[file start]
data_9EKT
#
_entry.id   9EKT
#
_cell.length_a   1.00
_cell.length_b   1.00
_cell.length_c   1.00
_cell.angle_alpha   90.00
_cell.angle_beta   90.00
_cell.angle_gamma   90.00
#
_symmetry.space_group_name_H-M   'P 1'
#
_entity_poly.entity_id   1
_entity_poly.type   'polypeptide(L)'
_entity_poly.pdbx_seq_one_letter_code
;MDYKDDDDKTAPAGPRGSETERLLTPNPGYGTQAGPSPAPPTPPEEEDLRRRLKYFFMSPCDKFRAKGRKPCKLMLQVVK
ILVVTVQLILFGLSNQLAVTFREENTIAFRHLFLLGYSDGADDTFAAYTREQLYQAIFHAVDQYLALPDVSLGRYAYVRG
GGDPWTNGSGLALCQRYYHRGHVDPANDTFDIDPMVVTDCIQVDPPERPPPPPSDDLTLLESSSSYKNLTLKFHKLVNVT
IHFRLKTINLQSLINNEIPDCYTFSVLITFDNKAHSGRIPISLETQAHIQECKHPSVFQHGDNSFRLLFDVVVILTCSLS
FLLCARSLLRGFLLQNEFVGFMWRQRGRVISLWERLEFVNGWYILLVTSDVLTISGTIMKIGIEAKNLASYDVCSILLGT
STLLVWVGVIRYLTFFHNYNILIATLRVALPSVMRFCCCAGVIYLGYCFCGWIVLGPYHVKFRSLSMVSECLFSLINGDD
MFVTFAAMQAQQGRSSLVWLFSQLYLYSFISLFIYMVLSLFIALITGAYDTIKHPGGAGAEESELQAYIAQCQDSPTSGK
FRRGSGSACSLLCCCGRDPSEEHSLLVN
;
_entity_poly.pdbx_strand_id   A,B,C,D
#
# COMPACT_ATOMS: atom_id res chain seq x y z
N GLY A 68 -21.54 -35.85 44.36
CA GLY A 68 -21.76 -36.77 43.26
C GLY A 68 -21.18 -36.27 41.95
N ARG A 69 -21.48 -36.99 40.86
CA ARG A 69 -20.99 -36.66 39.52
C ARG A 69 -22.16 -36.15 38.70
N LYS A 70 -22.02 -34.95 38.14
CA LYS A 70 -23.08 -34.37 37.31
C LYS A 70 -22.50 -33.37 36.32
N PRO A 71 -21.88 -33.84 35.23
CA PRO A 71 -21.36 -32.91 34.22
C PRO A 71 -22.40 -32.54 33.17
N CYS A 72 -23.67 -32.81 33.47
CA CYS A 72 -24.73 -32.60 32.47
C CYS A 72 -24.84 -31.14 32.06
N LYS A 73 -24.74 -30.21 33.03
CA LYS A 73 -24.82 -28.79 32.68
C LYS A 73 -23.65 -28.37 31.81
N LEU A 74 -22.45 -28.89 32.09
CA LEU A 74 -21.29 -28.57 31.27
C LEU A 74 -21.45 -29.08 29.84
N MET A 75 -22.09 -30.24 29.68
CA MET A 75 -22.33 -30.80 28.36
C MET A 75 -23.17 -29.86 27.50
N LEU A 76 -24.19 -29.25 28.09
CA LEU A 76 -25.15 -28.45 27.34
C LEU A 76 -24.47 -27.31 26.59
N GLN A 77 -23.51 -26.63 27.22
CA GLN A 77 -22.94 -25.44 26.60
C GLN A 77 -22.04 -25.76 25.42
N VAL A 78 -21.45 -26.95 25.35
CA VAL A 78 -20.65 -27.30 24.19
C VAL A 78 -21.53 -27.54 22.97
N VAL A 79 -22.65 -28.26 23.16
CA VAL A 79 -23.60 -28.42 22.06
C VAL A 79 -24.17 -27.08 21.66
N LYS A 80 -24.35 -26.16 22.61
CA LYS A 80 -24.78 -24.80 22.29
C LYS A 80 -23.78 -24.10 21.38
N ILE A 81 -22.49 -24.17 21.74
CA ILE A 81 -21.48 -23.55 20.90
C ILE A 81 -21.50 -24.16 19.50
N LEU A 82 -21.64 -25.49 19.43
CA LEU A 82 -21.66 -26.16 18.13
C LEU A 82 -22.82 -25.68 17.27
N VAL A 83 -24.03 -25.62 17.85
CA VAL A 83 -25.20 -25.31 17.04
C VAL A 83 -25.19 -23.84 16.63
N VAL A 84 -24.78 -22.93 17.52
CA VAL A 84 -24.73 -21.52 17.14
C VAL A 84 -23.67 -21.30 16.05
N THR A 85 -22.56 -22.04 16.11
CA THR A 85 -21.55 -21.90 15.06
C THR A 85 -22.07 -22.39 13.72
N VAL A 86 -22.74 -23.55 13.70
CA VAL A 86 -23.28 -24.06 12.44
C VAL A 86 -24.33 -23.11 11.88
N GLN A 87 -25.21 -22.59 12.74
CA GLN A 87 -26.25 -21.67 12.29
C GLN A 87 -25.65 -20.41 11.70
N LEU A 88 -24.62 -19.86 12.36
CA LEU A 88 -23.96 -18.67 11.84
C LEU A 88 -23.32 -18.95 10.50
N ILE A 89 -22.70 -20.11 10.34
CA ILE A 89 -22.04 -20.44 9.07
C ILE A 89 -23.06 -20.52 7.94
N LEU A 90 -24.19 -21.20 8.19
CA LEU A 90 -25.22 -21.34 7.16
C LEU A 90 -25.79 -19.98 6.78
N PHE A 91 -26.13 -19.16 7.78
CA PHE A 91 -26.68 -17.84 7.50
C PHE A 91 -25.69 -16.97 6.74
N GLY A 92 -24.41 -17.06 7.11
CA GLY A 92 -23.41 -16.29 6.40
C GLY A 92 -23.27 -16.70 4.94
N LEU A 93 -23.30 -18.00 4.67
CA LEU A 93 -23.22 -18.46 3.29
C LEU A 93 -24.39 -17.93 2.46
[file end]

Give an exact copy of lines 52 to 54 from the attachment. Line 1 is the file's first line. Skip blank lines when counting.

C MET A 75 -23.17 -29.86 27.50
N LEU A 76 -24.19 -29.25 28.09
CA LEU A 76 -25.15 -28.45 27.34